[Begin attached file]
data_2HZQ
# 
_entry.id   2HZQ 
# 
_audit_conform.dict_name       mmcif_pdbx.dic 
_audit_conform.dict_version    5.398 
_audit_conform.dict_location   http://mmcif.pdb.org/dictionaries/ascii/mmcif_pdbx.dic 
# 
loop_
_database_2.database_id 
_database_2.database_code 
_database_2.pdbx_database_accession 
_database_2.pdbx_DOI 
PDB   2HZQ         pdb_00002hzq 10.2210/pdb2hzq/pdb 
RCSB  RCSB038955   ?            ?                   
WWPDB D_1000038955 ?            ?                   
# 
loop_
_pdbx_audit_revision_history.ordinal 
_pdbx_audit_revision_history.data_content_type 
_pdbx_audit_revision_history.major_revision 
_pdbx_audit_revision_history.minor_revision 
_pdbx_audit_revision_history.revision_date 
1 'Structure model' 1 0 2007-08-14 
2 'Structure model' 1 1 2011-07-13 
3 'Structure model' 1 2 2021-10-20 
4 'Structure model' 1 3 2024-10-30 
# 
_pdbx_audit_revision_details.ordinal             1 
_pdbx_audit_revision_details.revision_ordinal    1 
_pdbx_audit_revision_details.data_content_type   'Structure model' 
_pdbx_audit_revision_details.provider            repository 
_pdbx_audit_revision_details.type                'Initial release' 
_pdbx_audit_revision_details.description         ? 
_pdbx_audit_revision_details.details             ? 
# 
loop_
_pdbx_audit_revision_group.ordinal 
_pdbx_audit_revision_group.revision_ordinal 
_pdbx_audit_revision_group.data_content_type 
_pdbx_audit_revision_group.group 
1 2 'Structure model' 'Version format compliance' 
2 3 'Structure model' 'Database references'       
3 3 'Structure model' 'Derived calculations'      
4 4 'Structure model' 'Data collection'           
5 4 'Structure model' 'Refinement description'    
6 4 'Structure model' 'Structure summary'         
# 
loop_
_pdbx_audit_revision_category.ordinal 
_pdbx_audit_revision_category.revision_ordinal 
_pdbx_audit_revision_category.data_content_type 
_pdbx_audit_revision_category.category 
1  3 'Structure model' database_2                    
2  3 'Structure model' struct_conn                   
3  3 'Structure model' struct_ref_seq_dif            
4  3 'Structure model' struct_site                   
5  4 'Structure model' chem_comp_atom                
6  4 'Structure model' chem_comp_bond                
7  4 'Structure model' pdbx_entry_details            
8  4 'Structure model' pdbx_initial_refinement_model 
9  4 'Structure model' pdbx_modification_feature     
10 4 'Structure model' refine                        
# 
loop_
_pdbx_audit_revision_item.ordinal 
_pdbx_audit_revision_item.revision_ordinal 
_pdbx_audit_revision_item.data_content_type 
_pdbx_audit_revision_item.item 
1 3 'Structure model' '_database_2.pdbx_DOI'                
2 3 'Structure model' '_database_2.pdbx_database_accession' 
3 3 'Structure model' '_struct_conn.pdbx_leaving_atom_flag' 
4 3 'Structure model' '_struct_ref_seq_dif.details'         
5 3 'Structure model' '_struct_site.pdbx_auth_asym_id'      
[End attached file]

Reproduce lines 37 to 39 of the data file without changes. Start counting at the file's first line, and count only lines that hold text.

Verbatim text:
loop_
_pdbx_audit_revision_group.ordinal 
_pdbx_audit_revision_group.revision_ordinal 